How do we help children become truly independent learners? Is it really possible?
Summary of Session:
Well, it was certainly a fast and furious discussion this week. Lots of interest in the session was generated earlier in the week by a supportive report on The Guardian website and this was clearly evident as additional people joined in the ’fun’.
We started by discussing what we felt was meant by the term independent learners and almost immediately a number of contributors commented that pupils come to school with independence and that the current system can then stifle it. There was also the thought that independence was, possibly, the most desirable skill to develop; with collaboration and cooperation mentioned as more important qualities. In truth, as one contributor noted, a combination of all three is best.
There was much talk about continuous provision and child initiated learning at Foundation stage level and how this could be moved into Key stage 1, with a number of contributors feeling that the good groundwork seen at Early Years level needed to continue into further age groups. This has already happened in Wales with the implementation of the Foundation Phase, which encompasses pupils from three to seven years. It became apparent very quickly that there were many strategies being used by teachers in Key Stage 1 classrooms, and beyond, which borrowed or followed on from child initiated learning and were effective when used with older pupils. Techniques and strategies mentioned included allowing for thinking or reflection time, letting pupils decide what they wanted or needed to know, giving pupils different options for presenting their work and encouraging them to evaluate their own work and that of others. All of these suggestions were worthwhile and some teachers shared how they had implemented different ideas within their own classrooms.
It’s worth mentioning a couple of things that, it seems, everyone found essential when looking at building independent learners. First and foremost of these was that it is important for pupils to realise that failure, or making mistakes, is part of the learning process and nothing to be afraid or ashamed of. Secondly: we are all learners and it is as important for us to have an open mind as it is for the children we interact with. This led directly back to the initial point about teachers stifling pupils: with some contributors admitting that it can be very difficult to stand back sometimes.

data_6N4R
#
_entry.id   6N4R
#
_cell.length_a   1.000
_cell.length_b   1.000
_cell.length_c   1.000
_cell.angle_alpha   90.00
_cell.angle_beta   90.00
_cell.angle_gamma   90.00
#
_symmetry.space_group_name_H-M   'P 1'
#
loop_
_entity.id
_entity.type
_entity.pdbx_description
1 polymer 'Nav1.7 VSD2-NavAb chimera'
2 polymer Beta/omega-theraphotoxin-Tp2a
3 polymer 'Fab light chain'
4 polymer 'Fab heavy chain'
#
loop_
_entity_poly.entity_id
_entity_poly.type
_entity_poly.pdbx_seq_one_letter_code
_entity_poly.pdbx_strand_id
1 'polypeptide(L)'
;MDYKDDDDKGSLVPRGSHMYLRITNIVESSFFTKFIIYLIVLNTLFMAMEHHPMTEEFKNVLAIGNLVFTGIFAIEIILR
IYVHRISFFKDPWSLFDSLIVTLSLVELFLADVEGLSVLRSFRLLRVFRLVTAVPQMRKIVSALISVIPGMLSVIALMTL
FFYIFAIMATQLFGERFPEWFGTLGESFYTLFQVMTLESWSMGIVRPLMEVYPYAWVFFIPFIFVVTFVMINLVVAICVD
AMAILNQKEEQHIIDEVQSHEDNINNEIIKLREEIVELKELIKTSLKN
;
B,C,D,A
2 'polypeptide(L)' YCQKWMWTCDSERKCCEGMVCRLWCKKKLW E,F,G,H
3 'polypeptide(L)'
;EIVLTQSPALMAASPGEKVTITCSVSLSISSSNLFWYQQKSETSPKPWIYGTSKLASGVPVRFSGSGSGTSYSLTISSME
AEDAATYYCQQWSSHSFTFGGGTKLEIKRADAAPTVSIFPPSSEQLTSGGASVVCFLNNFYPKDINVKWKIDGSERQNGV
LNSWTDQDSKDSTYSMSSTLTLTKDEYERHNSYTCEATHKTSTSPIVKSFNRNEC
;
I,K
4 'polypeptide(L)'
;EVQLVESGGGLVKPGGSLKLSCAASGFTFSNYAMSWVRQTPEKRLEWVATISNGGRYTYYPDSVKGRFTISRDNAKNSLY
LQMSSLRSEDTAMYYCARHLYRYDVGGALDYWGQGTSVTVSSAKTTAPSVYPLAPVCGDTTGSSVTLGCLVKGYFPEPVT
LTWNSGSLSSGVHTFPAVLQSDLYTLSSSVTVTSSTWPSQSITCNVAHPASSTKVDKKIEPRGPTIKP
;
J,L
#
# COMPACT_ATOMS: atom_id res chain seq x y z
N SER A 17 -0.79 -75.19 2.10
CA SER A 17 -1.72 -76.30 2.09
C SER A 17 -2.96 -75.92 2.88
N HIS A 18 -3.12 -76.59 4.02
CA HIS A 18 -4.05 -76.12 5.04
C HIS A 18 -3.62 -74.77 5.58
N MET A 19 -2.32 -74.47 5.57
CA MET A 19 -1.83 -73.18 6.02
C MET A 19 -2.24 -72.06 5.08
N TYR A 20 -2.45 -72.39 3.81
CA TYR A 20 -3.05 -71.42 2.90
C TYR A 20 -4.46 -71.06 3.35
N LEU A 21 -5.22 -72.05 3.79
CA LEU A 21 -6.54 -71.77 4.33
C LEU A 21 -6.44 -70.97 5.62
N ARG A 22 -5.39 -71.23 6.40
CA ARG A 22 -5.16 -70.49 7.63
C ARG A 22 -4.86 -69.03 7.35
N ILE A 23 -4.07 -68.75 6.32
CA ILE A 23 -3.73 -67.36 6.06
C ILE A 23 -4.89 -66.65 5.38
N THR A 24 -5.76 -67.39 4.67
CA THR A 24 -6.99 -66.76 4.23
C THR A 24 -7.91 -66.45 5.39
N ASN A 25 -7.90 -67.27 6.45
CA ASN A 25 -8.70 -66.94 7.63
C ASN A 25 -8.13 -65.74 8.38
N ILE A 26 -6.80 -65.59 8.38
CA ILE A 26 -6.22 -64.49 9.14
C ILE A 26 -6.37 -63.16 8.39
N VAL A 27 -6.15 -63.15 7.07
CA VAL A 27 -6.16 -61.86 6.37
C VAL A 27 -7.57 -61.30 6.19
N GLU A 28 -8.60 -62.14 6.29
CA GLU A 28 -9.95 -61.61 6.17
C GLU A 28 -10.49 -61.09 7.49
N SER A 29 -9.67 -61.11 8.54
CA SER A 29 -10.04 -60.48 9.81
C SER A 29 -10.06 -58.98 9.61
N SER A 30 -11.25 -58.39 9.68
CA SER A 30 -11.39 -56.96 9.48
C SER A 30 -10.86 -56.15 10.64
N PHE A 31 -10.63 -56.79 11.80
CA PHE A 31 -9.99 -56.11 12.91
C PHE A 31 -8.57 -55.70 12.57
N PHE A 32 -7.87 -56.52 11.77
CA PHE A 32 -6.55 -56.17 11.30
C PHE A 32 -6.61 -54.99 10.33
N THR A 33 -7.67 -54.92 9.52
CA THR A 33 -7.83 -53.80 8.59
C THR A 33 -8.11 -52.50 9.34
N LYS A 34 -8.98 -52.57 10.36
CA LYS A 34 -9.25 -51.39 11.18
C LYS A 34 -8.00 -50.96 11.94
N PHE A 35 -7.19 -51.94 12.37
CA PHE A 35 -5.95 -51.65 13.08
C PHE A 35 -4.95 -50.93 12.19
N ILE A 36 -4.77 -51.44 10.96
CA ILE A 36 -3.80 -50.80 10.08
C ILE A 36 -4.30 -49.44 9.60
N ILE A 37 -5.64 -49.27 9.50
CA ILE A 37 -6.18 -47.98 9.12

Closing out the session it became clear that, while the process of developing independent learners differed from class to class and key stage to key stage, learning was a lifelong process and that pupils need the chance to discover in their own way. This may take a cultural shift in the way our curriculum develops which, we have to admit, is likely to take some time. But as long as this means progress then that has to be a good thing.
Eye-Catching Tweets from Session:
@hairysporran: we need to start showing pupils how to learn not what to learn the rest will follow – lots of staff at my school forget this
@ElKel99: @colport totally agree with that one, target led education doesn’t leave room for pupils to think for themselves
@mbrayford: I would define independent does mean giving children options, tackling a task applying skills. Success and learning from failure
@jonburdon: Independent Learning means learning without a teacher. If we have failed to teach children to learn independently we have failed to teach them.
@ICTMagic: Must make sure independent learning is central throughout the whole school or there is a lot of things to un-teach.
@frogphilip: Independence is key to collaboration. You’ve got to have a sense of identity and purpose to collaborate effectively
@mummynotyummy: A child can only organise and develop their own learning (ie independent learner) if their environment allows them to do so.
@wjputt: Independent isn’t about learning alone – maybe it is about being self-motivated & not dependent..maybe
@hairysporran: Are some teachers afraid of independent learning because it means the teacher has less control of the classroom environment?
@rjpritchard: Independent learning Discovering not regurgitating…. That has to be it in a nutshell
@stuckonhomework: when children start to learn independently they become more confident, and therefore enjoy the learning process more
@hairbyslice: Less teacher talk, More open questions. Children thinking, discussing and listening to each other
@rogerbilling: We also need to ask the children to be involved in curriculum planning, get their ideas and find out where to start.
Tweet of the Week:
@MrAColley: Model the fact that learning does not go from zero to perfect instantly. Don’t be afraid not to know the answer
Useful Links Highlighted During the Session:
Video clips were highlighted that are well worth watching: http://www.ted.com/talks/sugata_mitra_the_child_driven_education.html
About you host:
I work in a large Welsh Primary school with pupils ageing from 4 to 11 years. I love using technology to enhance learning and have a particular interest in creating an inclusive and inviting environment that all children can access and benefit from. I also enjoy creating digital art and run the educational resource site Communication 4 All in my spare time.